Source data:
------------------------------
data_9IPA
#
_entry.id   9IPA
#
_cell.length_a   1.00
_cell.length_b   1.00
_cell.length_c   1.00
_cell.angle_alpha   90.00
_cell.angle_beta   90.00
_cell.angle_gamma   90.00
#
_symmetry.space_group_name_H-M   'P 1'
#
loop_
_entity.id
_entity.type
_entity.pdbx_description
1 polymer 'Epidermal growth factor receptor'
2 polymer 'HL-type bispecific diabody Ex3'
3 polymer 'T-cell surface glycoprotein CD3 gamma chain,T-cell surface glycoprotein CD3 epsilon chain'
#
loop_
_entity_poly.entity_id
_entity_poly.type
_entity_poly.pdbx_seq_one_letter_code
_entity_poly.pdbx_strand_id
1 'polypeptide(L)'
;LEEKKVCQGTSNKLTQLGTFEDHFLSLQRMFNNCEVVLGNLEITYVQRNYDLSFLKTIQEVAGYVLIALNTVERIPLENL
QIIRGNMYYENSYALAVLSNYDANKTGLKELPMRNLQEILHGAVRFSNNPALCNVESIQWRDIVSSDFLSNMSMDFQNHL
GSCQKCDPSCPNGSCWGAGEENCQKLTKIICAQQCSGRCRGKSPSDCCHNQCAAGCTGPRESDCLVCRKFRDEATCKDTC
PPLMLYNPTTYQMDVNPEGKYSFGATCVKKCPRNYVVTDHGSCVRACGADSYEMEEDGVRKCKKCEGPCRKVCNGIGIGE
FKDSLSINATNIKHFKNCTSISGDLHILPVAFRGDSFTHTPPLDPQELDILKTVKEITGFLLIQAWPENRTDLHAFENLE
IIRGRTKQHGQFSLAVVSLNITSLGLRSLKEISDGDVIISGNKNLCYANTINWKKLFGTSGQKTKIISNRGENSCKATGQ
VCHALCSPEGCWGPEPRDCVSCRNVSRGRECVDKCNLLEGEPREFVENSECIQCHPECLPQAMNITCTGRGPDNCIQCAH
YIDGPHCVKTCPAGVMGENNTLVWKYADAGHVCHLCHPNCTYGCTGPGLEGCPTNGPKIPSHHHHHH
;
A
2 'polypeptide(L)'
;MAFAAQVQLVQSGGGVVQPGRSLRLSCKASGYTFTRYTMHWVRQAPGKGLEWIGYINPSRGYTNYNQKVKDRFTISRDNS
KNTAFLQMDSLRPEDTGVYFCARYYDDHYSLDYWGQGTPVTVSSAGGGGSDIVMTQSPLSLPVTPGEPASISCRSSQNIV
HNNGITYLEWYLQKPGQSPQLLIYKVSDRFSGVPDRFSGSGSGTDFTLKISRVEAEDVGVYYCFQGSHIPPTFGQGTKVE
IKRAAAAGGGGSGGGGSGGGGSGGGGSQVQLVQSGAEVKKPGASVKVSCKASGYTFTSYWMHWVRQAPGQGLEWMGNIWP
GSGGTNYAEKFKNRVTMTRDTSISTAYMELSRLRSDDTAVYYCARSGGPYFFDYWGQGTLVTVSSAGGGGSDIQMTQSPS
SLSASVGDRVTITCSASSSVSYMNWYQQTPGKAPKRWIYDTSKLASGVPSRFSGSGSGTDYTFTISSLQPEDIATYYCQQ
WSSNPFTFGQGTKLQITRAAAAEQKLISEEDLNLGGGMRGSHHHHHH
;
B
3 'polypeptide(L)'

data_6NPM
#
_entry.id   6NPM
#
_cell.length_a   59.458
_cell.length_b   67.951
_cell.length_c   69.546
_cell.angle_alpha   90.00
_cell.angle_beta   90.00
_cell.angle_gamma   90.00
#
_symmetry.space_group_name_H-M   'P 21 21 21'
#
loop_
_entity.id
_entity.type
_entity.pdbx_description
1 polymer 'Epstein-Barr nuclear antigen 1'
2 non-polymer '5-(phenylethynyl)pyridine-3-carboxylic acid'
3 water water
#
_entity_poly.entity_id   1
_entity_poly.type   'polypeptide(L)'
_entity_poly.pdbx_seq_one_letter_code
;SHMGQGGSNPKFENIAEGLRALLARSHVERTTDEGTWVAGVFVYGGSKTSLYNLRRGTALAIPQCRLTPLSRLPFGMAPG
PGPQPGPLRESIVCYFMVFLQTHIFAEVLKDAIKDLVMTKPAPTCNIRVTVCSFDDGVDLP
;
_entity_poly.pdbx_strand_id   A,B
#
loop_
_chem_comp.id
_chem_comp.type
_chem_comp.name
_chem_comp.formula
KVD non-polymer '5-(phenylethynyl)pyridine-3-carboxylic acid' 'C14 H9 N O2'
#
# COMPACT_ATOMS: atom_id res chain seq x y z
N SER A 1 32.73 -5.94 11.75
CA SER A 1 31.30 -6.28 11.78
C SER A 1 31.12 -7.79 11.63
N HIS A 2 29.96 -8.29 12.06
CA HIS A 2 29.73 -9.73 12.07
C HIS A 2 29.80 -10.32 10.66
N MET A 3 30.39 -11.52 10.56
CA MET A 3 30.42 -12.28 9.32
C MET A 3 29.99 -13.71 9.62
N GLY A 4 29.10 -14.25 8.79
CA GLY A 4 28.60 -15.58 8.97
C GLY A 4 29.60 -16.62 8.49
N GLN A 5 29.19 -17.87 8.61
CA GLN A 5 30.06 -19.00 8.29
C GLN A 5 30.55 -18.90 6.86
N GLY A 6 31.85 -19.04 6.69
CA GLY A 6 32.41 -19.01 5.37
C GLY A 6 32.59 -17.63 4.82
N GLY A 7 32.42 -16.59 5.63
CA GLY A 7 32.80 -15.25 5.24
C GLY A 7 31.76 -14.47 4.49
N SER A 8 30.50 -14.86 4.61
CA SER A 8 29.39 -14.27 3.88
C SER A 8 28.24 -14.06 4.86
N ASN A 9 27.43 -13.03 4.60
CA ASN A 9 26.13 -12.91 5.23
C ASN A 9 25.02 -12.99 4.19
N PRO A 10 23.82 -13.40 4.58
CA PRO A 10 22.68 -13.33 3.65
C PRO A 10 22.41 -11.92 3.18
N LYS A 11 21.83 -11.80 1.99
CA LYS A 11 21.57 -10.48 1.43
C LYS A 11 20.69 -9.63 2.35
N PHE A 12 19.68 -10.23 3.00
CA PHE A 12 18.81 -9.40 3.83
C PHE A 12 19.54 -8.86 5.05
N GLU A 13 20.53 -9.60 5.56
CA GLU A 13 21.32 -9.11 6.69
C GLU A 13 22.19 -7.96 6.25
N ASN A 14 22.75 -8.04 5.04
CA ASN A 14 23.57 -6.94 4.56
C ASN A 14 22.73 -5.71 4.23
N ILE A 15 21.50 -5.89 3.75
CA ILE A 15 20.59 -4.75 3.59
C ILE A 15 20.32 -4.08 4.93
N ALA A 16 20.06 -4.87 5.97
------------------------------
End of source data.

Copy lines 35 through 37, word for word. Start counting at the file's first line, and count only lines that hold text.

YIDGPHCVKTCPAGVMGENNTLVWKYADAGHVCHLCHPNCTYGCTGPGLEGCPTNGPKIPSHHHHHH
;
A